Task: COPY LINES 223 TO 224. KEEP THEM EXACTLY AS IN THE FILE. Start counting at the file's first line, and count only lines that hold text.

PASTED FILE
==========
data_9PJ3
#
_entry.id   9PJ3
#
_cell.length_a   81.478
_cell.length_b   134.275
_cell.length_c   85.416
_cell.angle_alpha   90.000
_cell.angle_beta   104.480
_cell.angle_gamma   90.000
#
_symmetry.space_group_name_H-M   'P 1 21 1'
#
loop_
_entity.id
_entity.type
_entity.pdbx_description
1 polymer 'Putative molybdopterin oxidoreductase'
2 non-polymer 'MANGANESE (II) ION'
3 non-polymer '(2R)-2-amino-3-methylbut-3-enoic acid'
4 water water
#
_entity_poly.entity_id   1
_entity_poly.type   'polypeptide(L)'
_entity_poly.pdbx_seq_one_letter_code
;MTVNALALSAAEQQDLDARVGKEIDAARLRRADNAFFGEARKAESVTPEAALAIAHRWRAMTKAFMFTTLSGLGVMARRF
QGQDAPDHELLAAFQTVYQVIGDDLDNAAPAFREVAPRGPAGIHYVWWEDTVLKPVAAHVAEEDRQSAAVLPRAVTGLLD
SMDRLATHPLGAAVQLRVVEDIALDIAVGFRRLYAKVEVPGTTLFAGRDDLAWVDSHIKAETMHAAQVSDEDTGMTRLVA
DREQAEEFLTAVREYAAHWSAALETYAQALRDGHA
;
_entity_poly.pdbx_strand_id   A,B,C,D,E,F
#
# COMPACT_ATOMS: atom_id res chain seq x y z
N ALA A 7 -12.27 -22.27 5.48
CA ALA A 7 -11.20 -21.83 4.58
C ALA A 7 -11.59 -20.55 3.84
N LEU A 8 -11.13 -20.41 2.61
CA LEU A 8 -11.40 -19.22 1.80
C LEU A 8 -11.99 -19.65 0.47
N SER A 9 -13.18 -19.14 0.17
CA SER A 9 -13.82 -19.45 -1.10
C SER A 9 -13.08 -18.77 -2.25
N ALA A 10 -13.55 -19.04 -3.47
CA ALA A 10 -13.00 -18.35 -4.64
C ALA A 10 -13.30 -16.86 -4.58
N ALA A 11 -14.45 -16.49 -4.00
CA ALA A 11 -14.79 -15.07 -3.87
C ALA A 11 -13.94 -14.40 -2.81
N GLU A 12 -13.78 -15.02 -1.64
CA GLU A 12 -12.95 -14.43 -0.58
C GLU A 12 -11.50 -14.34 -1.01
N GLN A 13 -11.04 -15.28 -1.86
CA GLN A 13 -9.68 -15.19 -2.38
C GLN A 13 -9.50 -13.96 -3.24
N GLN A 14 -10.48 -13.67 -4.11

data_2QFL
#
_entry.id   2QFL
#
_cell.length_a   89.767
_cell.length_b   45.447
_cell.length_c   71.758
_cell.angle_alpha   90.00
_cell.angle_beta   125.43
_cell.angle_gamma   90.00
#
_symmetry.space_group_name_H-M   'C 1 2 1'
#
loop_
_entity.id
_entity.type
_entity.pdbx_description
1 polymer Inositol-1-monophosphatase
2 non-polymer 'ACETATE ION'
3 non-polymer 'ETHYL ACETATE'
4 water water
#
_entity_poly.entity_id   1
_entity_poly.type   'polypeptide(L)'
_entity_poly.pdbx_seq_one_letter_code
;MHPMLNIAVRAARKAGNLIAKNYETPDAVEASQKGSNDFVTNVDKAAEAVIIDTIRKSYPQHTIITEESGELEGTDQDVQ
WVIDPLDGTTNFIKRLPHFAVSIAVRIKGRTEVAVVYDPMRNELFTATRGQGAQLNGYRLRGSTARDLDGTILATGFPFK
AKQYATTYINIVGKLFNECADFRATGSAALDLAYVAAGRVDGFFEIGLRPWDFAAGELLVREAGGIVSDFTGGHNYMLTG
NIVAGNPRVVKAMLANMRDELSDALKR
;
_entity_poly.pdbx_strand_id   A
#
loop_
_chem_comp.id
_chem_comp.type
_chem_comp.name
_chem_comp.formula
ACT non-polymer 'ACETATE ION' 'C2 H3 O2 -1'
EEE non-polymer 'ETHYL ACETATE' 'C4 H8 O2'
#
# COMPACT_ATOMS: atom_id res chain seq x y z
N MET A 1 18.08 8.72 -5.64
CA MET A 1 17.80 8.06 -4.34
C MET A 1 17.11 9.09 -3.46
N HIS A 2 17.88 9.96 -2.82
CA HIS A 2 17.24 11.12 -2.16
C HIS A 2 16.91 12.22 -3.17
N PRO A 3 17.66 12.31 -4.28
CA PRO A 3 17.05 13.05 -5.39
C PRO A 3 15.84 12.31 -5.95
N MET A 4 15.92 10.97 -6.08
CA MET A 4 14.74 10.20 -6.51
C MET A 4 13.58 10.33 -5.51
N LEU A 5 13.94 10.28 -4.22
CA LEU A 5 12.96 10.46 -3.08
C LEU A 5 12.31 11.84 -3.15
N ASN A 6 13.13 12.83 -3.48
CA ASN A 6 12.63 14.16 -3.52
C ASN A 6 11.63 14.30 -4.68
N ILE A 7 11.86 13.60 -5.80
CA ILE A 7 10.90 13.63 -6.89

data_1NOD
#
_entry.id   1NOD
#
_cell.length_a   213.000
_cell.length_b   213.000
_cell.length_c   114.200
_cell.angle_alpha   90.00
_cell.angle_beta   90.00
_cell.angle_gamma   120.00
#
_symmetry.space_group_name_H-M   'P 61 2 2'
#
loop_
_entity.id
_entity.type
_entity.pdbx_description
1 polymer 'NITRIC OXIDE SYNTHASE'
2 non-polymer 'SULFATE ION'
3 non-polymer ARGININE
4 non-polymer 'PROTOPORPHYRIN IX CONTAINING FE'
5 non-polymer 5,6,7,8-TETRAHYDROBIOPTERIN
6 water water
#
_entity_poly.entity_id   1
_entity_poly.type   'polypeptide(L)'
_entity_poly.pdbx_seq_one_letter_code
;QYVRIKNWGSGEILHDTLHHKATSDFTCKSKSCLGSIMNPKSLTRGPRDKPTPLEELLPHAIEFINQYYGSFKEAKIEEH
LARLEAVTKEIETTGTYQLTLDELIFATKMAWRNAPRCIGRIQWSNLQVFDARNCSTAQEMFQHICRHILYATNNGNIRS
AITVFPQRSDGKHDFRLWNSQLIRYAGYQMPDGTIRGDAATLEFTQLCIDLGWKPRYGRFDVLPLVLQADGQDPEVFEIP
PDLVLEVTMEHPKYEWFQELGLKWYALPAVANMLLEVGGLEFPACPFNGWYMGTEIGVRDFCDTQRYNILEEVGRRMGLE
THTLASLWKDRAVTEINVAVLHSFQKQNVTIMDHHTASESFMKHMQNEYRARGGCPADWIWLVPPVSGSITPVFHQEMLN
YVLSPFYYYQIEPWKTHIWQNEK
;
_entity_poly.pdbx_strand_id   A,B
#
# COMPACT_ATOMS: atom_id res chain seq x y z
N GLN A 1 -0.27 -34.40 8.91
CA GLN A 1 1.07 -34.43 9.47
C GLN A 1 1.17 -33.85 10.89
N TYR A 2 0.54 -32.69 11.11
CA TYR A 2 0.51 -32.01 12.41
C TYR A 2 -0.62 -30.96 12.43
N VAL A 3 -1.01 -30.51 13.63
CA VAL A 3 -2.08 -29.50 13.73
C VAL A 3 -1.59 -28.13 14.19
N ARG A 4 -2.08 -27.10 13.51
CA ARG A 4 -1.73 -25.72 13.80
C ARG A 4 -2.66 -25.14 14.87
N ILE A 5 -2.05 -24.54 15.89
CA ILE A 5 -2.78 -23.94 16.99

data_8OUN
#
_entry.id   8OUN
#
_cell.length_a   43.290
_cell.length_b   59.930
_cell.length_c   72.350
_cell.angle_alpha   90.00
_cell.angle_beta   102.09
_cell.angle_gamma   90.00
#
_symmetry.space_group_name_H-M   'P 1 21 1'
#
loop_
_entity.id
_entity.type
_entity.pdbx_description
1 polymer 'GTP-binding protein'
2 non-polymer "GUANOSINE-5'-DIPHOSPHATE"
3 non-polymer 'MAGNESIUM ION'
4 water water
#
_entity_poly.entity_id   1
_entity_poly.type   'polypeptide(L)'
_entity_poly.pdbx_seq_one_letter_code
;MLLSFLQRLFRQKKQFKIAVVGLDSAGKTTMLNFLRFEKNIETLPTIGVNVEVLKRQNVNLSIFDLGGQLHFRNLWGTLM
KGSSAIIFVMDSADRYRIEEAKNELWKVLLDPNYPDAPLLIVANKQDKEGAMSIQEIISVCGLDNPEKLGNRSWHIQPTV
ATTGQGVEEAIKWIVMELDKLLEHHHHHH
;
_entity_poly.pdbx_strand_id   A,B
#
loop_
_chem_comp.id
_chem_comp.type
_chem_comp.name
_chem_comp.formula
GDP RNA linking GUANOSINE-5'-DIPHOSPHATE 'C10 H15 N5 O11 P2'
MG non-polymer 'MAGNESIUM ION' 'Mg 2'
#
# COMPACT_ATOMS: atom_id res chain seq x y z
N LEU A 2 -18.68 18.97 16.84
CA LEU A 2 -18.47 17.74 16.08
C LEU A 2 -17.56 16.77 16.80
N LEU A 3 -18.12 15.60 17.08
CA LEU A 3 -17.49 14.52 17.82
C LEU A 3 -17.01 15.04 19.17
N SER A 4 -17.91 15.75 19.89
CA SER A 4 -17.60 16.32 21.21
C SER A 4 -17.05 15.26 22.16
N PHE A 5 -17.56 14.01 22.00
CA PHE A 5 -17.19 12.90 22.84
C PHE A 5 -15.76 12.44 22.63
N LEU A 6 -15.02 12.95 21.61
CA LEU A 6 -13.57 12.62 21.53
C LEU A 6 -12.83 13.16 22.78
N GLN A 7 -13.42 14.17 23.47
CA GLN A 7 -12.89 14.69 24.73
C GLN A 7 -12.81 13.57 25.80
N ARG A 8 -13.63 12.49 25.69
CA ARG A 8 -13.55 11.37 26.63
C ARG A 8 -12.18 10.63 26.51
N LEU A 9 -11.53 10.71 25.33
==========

N GLN A 7 -13.42 14.17 23.47
CA GLN A 7 -12.89 14.69 24.73